Alien-hunting scientists are lending a (telescopic) ear to 'Oumuamua, a mysterious object recently spotted speeding through the solar system.
'Oumuamua, first detected in October with the Pan-STARRS 1 telescope in Hawaii, is the first likely visitor from interstellar space to ever be spotted in Earth's solar system. The object reached a peak speed of 196,000 mph (87.3 km/s). During its closest approach to Earth, also in October, the reddish, potentially cigar-shaped object passed by about 85 times the distance from Earth to the moon. It's up to a quarter-mile long (400 meters).
The global SETI (search for extraterrestrial intelligence) program Breakthrough Listen, funded by Yuri Milner, a Silicon Valley technology investor, announced today (Dec. 11) it will turn the 100-meter (330 feet) Green Bank Telescope in West Virginia to listen for potential alien signals from the object. ['Oumuamua: Our 1st Interstellar Visitor Explained in Photos]
Scientists have been intrigued by the reddish, elongated object because of its long and thin shape, which is unlike the asteroids and comets researchers have seen that are native to the solar system.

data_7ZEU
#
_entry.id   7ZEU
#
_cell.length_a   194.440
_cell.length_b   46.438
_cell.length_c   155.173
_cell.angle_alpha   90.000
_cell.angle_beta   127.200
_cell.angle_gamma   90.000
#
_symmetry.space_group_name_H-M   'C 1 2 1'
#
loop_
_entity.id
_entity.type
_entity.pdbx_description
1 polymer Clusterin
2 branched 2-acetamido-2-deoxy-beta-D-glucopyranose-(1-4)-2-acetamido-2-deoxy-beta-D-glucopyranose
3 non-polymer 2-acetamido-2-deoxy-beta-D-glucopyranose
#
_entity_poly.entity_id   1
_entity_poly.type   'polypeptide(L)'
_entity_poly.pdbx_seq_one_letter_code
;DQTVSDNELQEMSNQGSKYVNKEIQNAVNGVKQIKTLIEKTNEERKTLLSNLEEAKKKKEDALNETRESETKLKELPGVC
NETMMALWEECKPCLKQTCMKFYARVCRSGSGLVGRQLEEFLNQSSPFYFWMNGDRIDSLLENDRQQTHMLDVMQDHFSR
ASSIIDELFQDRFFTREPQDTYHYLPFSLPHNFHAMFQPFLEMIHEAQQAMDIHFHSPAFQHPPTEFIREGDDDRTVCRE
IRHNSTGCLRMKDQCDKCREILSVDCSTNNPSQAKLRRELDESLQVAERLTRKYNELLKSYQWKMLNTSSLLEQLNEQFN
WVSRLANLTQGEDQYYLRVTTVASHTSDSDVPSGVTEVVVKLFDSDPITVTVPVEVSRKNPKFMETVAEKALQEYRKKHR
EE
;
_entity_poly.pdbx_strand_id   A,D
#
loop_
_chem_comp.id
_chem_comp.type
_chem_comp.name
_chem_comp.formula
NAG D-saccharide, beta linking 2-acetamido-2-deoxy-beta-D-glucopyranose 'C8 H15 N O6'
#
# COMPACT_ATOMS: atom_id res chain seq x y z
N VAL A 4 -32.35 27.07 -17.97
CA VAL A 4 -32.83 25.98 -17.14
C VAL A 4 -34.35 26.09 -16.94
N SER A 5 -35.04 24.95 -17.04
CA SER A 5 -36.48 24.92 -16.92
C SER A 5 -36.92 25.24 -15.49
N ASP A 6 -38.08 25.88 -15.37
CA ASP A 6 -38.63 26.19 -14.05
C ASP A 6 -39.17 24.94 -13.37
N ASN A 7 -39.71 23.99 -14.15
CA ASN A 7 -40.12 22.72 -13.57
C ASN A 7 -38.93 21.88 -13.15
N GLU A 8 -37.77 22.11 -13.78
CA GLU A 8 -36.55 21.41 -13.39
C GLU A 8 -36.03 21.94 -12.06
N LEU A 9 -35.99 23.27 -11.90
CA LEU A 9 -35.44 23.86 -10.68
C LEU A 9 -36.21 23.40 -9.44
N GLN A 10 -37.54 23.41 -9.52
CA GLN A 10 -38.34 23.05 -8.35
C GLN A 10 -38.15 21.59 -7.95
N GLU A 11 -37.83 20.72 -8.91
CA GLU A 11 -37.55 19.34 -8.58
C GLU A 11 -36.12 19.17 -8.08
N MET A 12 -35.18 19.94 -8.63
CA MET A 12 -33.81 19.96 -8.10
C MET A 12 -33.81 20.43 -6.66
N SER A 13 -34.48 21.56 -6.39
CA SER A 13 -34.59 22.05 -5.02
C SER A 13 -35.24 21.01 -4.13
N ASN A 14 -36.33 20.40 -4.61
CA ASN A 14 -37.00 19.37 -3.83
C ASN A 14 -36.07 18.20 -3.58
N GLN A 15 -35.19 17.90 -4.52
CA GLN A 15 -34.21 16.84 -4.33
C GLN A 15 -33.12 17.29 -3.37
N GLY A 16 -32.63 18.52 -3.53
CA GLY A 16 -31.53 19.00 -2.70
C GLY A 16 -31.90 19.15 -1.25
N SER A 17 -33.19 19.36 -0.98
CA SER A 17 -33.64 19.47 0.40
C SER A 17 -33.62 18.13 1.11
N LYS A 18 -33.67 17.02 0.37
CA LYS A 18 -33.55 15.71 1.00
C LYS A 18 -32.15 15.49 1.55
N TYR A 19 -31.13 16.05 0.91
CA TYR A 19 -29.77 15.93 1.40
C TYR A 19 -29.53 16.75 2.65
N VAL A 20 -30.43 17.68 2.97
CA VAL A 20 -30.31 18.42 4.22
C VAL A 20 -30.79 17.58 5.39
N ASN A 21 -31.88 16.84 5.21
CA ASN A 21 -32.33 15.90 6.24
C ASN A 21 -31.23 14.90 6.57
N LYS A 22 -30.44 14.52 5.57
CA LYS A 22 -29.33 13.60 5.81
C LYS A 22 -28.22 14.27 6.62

"Researchers working on long-distance space transportation have previously suggested that a cigar or needle shape [like 'Oumuamua exhibits] is the most likely architecture for an interstellar spacecraft, since this would minimize friction and damage from interstellar gas and dust," Breakthrough Listen representatives said in the statement. "While a natural origin is more likely, there is currently no consensus on what that origin might have been, and Breakthrough Listen is well positioned to explore the possibility that 'Oumuamua could be an artifact."
The telescope will begin observing the object tomorrow (Dec. 13) at 3 p.m. EST (2000 GMT) across four radio bands, from 1 to 12 GHz, and will observe over a total of 10 hours for its first phase, broken up into four segments based on the object's rotation.
At the object's current distance from Earth, it would take less than a minute for the telescope to detect a transmission with the power of a cellphone's, Breakthrough Listen representatives said.
Even without a signal, the telescope's radio inspection could reveal additional information about water or ice on the object, or a coma of gas surrounding it, neither of which have yet been spotted, they added.
"'Oumuamua's presence within our solar system affords Breakthrough Listen an opportunity to reach unprecedented sensitivities to possible artificial transmitters and demonstrate our ability to track nearby, fast-moving objects," Andrew Siemion, director of Berkeley SETI Research Center, said in the statement. "Whether this object turns out to be artificial or natural, it's a great target for Listen."